So what of the fight itself? Well, like everything else in the film it is laden with ponderous dialogue and the sort of action choreography that Michael Bay would be proud of. It also goes on for an exceedingly long time, although it is the mere aperitif for the main event involving Doomsday, which smashes you over the head so relentlessly you’ll be screaming for it to end.

The Holy Trinity of Superman (Henry Cavill), Wonder Woman (Gal Gadot) and Batman (Ben Affleck) in Batman vs Superman: Dawn Of Justice

The Holy Trinity of Superman (Henry Cavill), Wonder Woman (Gal Gadot) and Batman (Ben Affleck) in Batman vs Superman: Dawn Of Justice

Cavill does his best in a movie that, instead of being Man Of Steel 2, sees him playing second fiddle to the Dark Knight, while Affleck, to his credit, emerges with his head held high in spite of the serious limitations placed on him by the script and director.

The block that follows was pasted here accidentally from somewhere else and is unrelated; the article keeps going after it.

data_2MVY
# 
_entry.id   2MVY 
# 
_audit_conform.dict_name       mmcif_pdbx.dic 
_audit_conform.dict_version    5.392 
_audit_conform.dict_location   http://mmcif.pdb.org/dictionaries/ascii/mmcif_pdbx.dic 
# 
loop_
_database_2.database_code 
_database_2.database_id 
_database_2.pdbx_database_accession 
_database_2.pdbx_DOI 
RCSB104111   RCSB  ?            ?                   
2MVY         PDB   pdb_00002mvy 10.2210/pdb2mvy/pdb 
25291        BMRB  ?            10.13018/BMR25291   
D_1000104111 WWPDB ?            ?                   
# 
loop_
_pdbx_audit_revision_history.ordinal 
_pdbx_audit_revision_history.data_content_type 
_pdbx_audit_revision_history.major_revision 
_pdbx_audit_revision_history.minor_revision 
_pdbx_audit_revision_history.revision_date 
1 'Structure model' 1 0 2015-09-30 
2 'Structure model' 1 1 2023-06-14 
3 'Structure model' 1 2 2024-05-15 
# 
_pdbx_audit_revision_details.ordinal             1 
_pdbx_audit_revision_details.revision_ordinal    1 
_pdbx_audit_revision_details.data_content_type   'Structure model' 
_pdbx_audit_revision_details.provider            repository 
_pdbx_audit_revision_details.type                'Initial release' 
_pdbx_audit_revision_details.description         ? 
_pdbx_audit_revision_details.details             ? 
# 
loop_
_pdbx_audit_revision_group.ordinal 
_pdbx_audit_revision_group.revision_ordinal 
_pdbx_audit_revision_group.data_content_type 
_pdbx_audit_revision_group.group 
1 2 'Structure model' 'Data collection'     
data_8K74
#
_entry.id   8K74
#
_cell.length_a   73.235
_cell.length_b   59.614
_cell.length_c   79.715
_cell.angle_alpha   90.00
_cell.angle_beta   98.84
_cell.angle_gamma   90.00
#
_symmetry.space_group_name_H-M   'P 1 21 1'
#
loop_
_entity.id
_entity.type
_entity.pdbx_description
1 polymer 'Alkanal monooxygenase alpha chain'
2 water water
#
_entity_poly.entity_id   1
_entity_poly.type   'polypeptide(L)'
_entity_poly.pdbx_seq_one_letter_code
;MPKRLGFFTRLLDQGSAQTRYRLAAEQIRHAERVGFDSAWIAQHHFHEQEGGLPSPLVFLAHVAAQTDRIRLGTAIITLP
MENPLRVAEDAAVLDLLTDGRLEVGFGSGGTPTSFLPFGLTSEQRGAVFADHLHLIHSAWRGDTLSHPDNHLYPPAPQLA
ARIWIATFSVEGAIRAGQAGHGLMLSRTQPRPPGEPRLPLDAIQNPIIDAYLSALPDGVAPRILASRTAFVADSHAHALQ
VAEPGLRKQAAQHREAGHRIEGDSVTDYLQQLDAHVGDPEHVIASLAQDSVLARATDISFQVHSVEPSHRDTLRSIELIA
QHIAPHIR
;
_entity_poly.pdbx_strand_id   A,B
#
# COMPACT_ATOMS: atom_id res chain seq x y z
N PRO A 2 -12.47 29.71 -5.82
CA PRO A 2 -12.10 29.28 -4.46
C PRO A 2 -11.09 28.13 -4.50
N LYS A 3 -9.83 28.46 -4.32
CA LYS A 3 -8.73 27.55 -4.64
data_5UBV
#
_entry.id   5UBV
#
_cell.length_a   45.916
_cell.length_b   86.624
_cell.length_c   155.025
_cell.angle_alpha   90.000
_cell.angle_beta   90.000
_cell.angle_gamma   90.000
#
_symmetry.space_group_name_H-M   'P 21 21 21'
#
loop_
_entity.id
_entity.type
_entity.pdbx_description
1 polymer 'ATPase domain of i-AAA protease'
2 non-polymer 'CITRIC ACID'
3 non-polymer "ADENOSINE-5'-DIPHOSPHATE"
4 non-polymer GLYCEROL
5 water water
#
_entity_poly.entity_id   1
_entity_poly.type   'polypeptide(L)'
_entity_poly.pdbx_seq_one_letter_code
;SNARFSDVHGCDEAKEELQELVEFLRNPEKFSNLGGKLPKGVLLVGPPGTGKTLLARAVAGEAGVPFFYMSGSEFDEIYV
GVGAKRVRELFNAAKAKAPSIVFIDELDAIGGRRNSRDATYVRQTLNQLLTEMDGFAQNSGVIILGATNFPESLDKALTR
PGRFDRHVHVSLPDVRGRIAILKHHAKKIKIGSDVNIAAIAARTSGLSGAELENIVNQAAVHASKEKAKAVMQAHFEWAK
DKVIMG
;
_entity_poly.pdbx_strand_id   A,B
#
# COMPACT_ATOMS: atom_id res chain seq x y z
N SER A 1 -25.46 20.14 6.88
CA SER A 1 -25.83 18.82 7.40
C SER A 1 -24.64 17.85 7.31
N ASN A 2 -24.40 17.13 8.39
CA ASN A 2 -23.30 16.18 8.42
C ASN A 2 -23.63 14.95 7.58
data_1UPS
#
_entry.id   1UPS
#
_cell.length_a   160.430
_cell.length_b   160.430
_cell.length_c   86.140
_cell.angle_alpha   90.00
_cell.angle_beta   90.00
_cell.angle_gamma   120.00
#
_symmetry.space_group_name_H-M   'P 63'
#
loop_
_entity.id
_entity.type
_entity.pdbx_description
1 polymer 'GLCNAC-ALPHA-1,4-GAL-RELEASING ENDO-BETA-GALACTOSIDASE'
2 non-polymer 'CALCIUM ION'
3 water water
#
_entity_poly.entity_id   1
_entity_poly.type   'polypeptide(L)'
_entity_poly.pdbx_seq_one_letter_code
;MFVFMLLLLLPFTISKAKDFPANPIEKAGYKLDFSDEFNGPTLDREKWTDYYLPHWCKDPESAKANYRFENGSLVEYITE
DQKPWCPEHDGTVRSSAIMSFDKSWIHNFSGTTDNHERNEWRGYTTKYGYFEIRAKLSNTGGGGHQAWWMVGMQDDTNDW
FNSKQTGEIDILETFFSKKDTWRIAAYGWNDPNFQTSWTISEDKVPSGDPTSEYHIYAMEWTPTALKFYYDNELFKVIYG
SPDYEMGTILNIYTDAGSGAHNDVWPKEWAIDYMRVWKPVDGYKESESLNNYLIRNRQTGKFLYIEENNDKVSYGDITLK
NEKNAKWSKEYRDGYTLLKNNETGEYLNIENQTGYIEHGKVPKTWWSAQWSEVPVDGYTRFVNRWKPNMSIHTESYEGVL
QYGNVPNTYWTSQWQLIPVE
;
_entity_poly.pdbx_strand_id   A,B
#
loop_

In spite of the character being touted as Mark Zuckerberg’s (even more) evil twin, Eisenberg is horribly miscast and gives a dreadfully mannered turn that exudes little or no menace. Amy Adams, meanwhile, does her best as Lois Lane but is again given very little to work with, while Irons shines in his all-too-brief moments on screen.

Even Hans Zimmer’s score (working with Junkie XL), normally so rock solid, is patchy and unsure of itself; reflected in the composer’s admittance in interviews that he struggled on this occasion to produce something distinct from what had gone before.

If Batman vs Superman is the dawn of what’s to come, goodness knows what’s awaiting for us with the rest of this franchise.

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20 comments